Cheese is the New Wine
I love food. I love talking about food. I can spend hours discussing the merits of different mustards, or trying to figure out the mystery flavor in a pasta sauce. But I think food should be accessible. It should not be intimidating. I avoid saying things like ”flavor profile”. I am more likely to say things like, “This gravy is so good I want to fill a jacuzzi with it and jump in naked.”
My dislike of culinary pedantry can probably be traced back to the family dinner table. My brothers are all wine snobs, oh, sorry, I mean connoisseurs. It always annoys me when they get out their wine gadgets and start arguing. They throw around terms like peppery finish, a nice mouth feel, and notes of raspberry. It sounds so pretentious.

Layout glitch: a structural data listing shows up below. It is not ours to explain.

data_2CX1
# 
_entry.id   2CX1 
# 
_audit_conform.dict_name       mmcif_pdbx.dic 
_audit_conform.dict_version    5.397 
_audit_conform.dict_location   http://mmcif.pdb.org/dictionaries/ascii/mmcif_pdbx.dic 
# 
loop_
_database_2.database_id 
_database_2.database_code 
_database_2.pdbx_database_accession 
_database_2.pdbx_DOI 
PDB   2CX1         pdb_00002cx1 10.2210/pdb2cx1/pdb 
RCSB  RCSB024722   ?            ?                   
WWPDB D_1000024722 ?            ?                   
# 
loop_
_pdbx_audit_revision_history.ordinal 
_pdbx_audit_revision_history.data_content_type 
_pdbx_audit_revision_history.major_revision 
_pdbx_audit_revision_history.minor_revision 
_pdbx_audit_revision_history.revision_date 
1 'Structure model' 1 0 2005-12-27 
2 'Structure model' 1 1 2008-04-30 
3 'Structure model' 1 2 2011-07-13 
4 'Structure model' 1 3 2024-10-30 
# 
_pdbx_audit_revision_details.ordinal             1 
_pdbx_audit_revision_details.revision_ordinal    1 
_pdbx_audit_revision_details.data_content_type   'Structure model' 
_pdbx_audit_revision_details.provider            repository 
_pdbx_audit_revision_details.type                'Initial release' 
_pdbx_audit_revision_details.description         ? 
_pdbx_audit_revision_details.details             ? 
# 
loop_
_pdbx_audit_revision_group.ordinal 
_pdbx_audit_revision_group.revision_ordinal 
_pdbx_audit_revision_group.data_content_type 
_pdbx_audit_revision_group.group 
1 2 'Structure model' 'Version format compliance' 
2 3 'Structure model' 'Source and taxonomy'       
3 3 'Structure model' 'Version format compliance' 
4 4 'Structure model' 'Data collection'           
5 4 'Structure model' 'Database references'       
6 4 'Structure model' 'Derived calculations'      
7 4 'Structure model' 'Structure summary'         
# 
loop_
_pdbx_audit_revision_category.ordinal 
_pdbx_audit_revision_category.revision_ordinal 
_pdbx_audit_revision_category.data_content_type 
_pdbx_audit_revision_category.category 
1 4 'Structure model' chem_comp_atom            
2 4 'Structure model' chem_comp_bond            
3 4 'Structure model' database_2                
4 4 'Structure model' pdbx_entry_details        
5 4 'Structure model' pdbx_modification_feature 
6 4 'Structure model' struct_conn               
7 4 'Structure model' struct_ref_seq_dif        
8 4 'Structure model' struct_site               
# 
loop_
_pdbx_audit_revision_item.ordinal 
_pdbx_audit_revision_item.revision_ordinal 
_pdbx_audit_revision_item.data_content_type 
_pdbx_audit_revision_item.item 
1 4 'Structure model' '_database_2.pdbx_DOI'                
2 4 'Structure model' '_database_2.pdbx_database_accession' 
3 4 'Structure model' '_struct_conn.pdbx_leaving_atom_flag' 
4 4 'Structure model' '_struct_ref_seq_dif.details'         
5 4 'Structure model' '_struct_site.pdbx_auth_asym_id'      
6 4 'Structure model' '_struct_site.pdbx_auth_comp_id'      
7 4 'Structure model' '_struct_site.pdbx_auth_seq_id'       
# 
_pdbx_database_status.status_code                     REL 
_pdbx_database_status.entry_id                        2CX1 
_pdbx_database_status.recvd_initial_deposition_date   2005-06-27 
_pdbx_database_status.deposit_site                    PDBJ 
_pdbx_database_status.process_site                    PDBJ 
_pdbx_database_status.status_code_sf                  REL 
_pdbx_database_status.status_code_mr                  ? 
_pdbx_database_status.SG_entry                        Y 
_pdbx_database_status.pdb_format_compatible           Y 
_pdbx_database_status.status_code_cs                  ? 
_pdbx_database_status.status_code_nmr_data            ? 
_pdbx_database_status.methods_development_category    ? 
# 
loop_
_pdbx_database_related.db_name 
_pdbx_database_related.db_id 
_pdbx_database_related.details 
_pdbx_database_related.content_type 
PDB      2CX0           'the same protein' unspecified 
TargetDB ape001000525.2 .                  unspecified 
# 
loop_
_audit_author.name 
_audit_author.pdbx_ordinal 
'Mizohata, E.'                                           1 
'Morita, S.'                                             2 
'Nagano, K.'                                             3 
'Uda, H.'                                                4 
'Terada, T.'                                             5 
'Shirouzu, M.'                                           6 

I was excited when cheese shops started opening up all over town; it could only mean new flavors, and new things to talk about. Up until now, making a cheese plate had always been pretty standard – one soft, one medium, one hard and one bleu. Easy peasy. Brie, Jarlsberg, a good Pecorino. But since I am not a big fan of bleu cheese, I usually substitute something like a smoked gouda. Throw a bunch of grapes on the plate, and voila.
With the recent profusion of cheese shops, things have gotten a little more complicated. No problem. The cheese shops in Silverlake have always approached it, like, “Isn’t this fun? Let’s explore the fabulous world of cheese together!” They have the natural enthusiasm of a true hobbyist showing off their collection. So I have learned more about sheep’s milk vs. goat’s milk, and the richness of triple crèmes. I have fallen in love with their precious little artesanals. Who can resist a cute round of goat cheese wrapped in grape leaves and tied up with string?
But things are starting to get out of control.